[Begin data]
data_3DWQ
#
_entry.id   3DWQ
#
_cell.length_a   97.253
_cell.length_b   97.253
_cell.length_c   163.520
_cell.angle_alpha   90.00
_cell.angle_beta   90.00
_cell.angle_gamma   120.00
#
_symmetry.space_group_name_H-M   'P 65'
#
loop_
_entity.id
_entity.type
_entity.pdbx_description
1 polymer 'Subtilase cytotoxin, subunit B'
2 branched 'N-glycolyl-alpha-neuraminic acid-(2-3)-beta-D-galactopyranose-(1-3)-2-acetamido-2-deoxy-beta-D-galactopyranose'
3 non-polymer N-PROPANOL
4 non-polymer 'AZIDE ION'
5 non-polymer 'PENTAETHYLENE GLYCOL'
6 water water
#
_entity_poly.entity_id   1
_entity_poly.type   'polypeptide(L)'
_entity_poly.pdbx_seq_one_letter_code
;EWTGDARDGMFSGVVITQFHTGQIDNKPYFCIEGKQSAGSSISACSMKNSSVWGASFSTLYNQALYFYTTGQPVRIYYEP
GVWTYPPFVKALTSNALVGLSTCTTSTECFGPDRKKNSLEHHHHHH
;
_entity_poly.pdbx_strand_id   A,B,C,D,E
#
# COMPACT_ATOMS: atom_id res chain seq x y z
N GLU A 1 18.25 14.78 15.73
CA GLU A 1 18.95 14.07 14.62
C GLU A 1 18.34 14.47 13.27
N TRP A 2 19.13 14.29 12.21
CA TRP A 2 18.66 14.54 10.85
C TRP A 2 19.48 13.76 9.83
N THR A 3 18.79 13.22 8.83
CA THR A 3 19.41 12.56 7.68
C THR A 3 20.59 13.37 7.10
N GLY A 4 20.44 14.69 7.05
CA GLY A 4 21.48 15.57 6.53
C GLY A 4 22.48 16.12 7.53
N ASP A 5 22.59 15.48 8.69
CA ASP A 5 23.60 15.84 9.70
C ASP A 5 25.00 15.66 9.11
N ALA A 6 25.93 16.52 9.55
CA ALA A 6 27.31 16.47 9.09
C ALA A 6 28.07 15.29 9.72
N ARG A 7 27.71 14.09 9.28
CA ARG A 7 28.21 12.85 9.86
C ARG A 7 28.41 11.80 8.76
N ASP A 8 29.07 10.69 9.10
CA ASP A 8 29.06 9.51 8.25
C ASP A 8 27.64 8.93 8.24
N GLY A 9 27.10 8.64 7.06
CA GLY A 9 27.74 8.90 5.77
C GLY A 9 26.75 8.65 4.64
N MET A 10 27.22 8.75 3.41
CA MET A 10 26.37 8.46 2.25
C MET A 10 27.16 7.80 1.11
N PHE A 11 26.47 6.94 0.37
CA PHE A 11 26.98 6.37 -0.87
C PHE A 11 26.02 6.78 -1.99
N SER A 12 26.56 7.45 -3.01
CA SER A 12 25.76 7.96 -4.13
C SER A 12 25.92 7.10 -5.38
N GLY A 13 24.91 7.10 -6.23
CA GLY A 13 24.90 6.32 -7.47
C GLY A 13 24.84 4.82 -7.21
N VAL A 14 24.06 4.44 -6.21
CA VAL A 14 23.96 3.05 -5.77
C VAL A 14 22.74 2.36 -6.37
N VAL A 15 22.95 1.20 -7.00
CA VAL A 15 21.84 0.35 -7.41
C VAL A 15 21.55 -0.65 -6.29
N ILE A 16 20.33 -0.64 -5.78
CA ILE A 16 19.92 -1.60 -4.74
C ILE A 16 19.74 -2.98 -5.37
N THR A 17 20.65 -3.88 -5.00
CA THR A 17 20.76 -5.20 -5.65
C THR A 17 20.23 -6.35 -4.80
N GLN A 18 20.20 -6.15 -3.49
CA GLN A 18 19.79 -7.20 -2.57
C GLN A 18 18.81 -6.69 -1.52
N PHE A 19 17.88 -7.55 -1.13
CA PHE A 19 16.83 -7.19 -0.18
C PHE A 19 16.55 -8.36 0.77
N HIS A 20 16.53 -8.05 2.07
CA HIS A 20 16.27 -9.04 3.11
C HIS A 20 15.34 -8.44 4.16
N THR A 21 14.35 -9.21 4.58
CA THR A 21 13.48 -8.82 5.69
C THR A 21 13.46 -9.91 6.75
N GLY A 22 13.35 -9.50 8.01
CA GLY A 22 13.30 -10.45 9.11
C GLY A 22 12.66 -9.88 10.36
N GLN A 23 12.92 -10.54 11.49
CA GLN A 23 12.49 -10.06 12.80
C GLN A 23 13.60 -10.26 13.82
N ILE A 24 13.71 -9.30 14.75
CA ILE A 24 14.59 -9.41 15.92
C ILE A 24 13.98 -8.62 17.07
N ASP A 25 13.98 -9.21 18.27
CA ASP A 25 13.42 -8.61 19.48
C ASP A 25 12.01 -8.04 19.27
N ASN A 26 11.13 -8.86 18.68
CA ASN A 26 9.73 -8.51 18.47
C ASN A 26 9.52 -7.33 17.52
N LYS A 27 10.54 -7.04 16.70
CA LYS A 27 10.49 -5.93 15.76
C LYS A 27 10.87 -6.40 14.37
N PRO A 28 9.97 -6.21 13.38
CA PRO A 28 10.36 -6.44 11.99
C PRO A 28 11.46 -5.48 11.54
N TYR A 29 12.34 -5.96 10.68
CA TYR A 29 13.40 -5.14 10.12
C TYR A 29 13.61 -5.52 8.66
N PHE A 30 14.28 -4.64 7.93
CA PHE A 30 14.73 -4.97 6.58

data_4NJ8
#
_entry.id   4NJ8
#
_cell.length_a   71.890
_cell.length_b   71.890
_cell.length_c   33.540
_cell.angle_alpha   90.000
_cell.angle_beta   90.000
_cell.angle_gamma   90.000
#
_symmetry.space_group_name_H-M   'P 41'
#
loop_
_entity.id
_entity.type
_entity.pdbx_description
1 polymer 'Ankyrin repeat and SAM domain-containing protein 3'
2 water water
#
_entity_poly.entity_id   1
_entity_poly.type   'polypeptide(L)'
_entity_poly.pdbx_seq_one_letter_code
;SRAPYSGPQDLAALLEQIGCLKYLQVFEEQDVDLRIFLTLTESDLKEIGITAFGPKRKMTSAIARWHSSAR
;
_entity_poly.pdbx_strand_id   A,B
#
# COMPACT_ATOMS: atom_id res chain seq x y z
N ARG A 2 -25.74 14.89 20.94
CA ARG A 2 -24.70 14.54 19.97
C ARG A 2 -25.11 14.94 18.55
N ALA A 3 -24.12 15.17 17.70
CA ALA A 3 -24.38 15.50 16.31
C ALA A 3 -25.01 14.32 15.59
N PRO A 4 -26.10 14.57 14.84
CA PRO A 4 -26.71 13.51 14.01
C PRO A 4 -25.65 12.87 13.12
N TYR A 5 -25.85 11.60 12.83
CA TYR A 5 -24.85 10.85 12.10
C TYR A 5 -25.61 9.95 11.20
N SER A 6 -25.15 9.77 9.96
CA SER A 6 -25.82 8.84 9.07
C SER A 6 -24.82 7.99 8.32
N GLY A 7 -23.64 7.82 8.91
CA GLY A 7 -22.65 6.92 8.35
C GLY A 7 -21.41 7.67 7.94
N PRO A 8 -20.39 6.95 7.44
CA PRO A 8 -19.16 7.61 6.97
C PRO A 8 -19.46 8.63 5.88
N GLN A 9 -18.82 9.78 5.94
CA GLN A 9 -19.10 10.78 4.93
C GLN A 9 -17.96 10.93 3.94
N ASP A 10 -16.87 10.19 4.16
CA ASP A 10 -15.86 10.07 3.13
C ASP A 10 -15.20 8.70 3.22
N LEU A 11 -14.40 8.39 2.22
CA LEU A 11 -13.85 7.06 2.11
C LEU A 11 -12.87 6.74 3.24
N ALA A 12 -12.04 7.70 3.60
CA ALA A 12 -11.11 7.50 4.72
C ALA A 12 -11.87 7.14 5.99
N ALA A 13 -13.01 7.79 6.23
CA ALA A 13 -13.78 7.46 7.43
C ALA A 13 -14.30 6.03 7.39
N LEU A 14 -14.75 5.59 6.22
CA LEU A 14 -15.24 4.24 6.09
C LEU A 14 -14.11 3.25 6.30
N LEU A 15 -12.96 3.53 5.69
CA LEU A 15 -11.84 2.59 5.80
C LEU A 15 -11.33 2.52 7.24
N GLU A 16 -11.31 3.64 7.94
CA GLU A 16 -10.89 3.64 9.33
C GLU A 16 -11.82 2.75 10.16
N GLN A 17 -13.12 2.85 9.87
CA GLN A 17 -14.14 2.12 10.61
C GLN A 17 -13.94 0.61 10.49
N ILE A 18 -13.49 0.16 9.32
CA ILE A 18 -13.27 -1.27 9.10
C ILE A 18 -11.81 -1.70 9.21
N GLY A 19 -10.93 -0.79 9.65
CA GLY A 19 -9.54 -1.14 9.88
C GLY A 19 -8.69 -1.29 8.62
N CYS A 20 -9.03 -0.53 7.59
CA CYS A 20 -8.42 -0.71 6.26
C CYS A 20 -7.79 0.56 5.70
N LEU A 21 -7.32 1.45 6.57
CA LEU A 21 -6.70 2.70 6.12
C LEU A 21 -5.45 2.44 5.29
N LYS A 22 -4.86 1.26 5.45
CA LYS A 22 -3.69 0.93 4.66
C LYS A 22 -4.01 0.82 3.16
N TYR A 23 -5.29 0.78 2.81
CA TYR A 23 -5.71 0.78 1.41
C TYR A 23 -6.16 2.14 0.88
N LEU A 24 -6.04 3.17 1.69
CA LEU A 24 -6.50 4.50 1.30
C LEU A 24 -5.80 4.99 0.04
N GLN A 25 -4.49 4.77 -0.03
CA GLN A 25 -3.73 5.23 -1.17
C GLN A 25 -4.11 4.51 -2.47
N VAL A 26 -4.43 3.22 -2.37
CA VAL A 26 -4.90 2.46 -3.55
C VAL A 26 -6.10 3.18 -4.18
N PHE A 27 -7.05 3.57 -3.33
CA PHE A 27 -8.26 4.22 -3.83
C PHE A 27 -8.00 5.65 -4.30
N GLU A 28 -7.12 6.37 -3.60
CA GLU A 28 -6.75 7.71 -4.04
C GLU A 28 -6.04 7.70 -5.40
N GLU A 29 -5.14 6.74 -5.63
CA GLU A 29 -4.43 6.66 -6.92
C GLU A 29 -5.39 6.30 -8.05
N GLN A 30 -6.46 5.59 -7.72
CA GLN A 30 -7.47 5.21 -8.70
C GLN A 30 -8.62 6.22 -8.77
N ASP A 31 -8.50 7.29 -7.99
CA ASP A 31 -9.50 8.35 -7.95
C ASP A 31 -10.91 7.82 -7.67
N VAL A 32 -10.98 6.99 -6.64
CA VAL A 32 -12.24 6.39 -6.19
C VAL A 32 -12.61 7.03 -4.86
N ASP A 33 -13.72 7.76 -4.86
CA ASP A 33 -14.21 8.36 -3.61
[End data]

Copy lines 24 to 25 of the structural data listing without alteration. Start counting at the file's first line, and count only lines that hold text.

#
_entity_poly.entity_id   1